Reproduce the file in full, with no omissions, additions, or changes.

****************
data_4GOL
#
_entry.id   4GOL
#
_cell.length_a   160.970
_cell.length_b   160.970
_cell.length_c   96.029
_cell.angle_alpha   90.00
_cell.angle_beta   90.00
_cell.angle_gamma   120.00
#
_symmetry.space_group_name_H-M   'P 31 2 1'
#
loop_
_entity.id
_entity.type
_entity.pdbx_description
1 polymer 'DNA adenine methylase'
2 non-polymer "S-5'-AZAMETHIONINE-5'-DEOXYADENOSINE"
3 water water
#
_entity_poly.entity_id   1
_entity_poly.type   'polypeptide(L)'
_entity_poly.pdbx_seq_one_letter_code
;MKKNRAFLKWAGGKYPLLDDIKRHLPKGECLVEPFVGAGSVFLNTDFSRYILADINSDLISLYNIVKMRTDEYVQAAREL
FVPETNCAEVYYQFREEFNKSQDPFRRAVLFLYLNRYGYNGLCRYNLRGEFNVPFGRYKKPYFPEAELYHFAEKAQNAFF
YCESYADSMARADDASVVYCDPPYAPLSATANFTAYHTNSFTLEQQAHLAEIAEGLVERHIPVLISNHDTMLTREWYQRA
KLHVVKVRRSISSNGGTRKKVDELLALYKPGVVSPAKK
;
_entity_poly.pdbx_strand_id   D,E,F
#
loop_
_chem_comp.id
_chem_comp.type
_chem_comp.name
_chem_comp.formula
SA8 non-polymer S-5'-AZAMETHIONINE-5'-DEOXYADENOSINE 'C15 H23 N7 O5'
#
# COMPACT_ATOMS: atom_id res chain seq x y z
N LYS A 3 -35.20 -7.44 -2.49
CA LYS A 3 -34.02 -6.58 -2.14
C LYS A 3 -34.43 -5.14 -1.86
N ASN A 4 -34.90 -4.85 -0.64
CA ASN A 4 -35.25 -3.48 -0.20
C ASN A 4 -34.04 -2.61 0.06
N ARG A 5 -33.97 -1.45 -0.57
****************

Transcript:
data_4GOL
#
_entry.id   4GOL
#
_cell.length_a   160.970
_cell.length_b   160.970
_cell.length_c   96.029
_cell.angle_alpha   90.00
_cell.angle_beta   90.00
_cell.angle_gamma   120.00
#
_symmetry.space_group_name_H-M   'P 31 2 1'
#
loop_
_entity.id
_entity.type
_entity.pdbx_description
1 polymer 'DNA adenine methylase'
2 non-polymer "S-5'-AZAMETHIONINE-5'-DEOXYADENOSINE"
3 water water
#
_entity_poly.entity_id   1
_entity_poly.type   'polypeptide(L)'
_entity_poly.pdbx_seq_one_letter_code
;MKKNRAFLKWAGGKYPLLDDIKRHLPKGECLVEPFVGAGSVFLNTDFSRYILADINSDLISLYNIVKMRTDEYVQAAREL
FVPETNCAEVYYQFREEFNKSQDPFRRAVLFLYLNRYGYNGLCRYNLRGEFNVPFGRYKKPYFPEAELYHFAEKAQNAFF
YCESYADSMARADDASVVYCDPPYAPLSATANFTAYHTNSFTLEQQAHLAEIAEGLVERHIPVLISNHDTMLTREWYQRA
KLHVVKVRRSISSNGGTRKKVDELLALYKPGVVSPAKK
;
_entity_poly.pdbx_strand_id   D,E,F
#
loop_
_chem_comp.id
_chem_comp.type
_chem_comp.name
_chem_comp.formula
SA8 non-polymer S-5'-AZAMETHIONINE-5'-DEOXYADENOSINE 'C15 H23 N7 O5'
#
# COMPACT_ATOMS: atom_id res chain seq x y z
N LYS A 3 -35.20 -7.44 -2.49
CA LYS A 3 -34.02 -6.58 -2.14
C LYS A 3 -34.43 -5.14 -1.86
N ASN A 4 -34.90 -4.85 -0.64
CA ASN A 4 -35.25 -3.48 -0.20
C ASN A 4 -34.04 -2.61 0.06
N ARG A 5 -33.97 -1.45 -0.57